By DORIS RUBENSTEIN
Jewish-American novelist and “saloniste” Gertrude Stein is said to have invited only “interesting people” to her living room soirees. St. Paul Jewish artist Carolyn “Carrie” Kleinberger invites not only interesting people to her salons, but also people who are interested in interesting people and subjects. Among those subjects are art in general and her own art, in particular.
Following a long career as a public defender with Ramsey and Washington counties, Kleinberger was able to follow her true passion: oil painting. And she went at it with the same passion with which she defended her innocent clients in court. Her first step: learn how to paint well.
Kleinberger strives for excellence and so she went to the best. She is now part of a lineage that includes Richard Lack — the founder of the American Atelier movement — and local acolytes of Lack, Dale Redpath and Cyd Wickes. She studied full-time for four years with them at the Atelier Studio of Fine Art in Minneapolis. Her skill grew and so did her collection of paintings and studies for paintings. Where to put it all? What to do with these paintings while they waited patiently for a buyer who truly appreciated them?
Kleinberger has exhibited her work at multiple venues across the metro Twin Cities. Her work has been seen at the Edina Art Center, the Hastings Art Center, the St. Paul JCC and William Mitchell College of Law, among others. But exhibiting at multiple Art-a-Whirls and Art Attacks was not the atmosphere that Kleinberger felt her paintings deserved.
The purportedly haunted Griggs Mansion on St. Paul’s Summit Avenue called to her. The brownstone mansion was her companion while she waited at the bus stop that would take her to classes at William Mitchell College of Law; she met her husband, attorney Daniel Kleinberger, at that very bus stop. (They now live in Mendota Heights and are members of Temple of Aaron.) Was the ghost of Chauncey Griggs watching her from the third-floor studio skylight windows? As soon as she learned that the studio was up for rent, she grabbed it.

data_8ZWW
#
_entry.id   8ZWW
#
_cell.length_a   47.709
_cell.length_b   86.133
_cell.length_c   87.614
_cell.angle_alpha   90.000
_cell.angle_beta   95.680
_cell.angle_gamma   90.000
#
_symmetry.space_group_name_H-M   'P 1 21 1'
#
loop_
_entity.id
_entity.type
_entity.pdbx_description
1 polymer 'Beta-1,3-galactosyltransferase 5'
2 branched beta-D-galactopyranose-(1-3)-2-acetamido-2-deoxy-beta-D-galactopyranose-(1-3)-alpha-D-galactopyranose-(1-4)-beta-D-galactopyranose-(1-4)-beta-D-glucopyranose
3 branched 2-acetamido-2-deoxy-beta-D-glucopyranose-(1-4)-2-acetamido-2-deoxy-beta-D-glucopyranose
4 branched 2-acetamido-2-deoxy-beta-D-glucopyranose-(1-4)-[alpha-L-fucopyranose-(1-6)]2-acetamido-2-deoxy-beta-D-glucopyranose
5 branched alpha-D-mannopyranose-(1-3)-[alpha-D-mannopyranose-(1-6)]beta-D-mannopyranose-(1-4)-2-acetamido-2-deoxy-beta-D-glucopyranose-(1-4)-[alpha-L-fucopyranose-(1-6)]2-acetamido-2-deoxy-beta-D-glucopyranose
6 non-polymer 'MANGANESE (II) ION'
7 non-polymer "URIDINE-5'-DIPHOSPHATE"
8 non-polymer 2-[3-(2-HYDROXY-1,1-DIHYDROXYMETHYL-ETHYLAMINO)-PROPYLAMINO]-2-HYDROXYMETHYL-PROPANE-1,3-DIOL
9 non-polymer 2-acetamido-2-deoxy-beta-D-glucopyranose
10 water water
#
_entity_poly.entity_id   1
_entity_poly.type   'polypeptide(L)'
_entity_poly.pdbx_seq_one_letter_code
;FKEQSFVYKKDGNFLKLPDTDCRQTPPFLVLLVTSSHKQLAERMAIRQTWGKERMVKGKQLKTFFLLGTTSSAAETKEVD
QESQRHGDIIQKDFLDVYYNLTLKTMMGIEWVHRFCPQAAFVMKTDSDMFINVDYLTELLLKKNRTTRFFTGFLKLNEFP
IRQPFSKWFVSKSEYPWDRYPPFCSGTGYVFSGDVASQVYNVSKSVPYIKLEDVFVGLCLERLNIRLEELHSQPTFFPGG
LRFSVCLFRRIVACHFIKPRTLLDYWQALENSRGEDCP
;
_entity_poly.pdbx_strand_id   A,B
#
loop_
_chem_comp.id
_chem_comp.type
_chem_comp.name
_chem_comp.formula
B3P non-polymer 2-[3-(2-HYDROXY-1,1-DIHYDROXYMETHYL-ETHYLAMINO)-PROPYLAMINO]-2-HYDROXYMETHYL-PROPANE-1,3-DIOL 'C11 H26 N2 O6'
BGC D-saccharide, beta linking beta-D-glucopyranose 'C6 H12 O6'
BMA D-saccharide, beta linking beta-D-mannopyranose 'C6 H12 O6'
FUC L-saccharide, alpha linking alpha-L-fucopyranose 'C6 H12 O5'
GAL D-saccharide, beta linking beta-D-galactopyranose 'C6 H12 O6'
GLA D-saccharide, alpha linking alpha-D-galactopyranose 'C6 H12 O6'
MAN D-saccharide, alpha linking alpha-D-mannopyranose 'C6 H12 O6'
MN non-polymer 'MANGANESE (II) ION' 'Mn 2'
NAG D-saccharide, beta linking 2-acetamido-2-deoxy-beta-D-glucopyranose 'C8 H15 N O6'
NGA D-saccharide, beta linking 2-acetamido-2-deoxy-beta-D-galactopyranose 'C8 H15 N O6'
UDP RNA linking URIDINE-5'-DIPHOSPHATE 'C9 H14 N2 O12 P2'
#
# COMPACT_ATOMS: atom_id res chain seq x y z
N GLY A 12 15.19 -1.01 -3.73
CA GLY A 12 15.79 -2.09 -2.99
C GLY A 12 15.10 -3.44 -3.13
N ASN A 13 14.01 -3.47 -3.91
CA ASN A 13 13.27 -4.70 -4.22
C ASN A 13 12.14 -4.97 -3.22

From the start, Kleinberger intended to make the space not only a studio for creating her art; inspired by Lack and Stein, she wanted it to be a place for people interested in the arts and the ideas connected to the arts to gather and learn from each other in an atmosphere of warm refinement. The “Sunday at Summit Salon” idea was born.
The Griggs Mansion is now broken up into over a dozen apartments and artist studios. Climbing the shabby stairs to the Kleinberger studio gives guests no idea of what awaits them. The door opens to a dazzling array of colors and images — all of it representational paintings by your hostess. Gertrude Stein would feel at home with the eclectic collection of antique chairs and couches that beckon the guest to sit down and leave the hurly-burly of the internet age behind. You sigh and relax. And maybe you buy a piece of art afterward.
Now, it’s time for the salon to begin. Kleinberger’s original featured salon artists were supposed to address the paying guests for the first time in February 2020. Clearly, that didn’t happen. But the eclectic group of artists will likely be there when the program is relaunched later this year: Professor Vernon Pollard; F. Scott Fitzgerald scholar Dave Page; and Cass Gilbert expert architect Tom Blanck are all potential speakers in the salon.
Kleinberger describes herself as “an imaginative realist” who works in oil on canvas and on wood panels. Her work includes figure drawings, portraits, still life, landscapes, seascapes and florals. Much of her artwork is influenced and inspired by her travels and the people she has met. That includes a substantial collection of images of and particularly portraits of “Strong Women of the Bible”; and we’re not talking about the Virgin Mary or Mary Magdalene here. “Sarah Lighting the Sabbath Candles” deserves a home in a Twin Cities dining room; “Miriam in the Reeds” could be a little girl from St. Louis Park searching for frogs in the cattails at Westwood Nature Center.
Don’t be intimidated by the spooky exterior of the Griggs Mansion. Carrie Kleinberger will make sure that no ghosts will disturb your enjoyment of Sunday at Summit Salons. But she keeps the guest list small to ensure the intimacy of the group. To get a reservation for a future salon, contact: CarolynKleinberger.com . If you can’t get into a salon (tickets are limited), you might find Kleinbergeer at Temple of Aaron or Beth Jacob on the High Holidays.
(American Jewish World, August 2021)